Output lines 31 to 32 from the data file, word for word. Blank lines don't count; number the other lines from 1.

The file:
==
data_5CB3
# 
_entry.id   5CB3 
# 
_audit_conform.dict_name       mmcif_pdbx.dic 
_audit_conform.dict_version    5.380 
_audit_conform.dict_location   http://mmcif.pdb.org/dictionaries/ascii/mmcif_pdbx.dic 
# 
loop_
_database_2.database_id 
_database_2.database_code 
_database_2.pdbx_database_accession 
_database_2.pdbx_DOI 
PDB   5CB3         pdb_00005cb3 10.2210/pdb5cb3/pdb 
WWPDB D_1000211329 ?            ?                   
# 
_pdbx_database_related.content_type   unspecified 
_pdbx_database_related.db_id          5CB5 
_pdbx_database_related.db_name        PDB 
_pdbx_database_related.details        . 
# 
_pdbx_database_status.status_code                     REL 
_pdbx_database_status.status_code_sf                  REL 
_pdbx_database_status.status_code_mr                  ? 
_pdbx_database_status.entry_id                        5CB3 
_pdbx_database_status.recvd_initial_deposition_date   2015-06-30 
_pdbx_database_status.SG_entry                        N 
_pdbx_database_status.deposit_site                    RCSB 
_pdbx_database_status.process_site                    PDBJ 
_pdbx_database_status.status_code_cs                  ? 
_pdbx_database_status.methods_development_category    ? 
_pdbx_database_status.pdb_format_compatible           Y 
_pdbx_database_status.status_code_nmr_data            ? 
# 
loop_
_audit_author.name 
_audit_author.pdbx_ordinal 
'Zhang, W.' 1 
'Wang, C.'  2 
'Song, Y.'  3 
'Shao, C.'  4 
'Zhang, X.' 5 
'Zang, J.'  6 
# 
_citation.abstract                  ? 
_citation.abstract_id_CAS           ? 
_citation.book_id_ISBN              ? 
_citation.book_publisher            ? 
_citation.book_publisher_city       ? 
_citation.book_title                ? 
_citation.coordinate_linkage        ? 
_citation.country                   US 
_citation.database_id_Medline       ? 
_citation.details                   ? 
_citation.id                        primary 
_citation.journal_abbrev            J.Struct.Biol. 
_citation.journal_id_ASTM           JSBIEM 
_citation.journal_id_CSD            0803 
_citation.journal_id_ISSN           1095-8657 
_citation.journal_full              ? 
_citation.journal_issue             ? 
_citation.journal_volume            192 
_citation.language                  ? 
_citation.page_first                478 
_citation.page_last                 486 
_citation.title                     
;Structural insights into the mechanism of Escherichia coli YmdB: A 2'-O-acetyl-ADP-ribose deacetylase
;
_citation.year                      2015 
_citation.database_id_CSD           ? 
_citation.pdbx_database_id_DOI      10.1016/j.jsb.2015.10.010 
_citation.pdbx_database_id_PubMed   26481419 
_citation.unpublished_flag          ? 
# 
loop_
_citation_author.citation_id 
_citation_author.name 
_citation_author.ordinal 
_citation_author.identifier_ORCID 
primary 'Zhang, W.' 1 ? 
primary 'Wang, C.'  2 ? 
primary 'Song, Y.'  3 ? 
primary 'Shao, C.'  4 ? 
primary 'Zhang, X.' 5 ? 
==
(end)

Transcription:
_pdbx_database_status.methods_development_category    ? 
_pdbx_database_status.pdb_format_compatible           Y 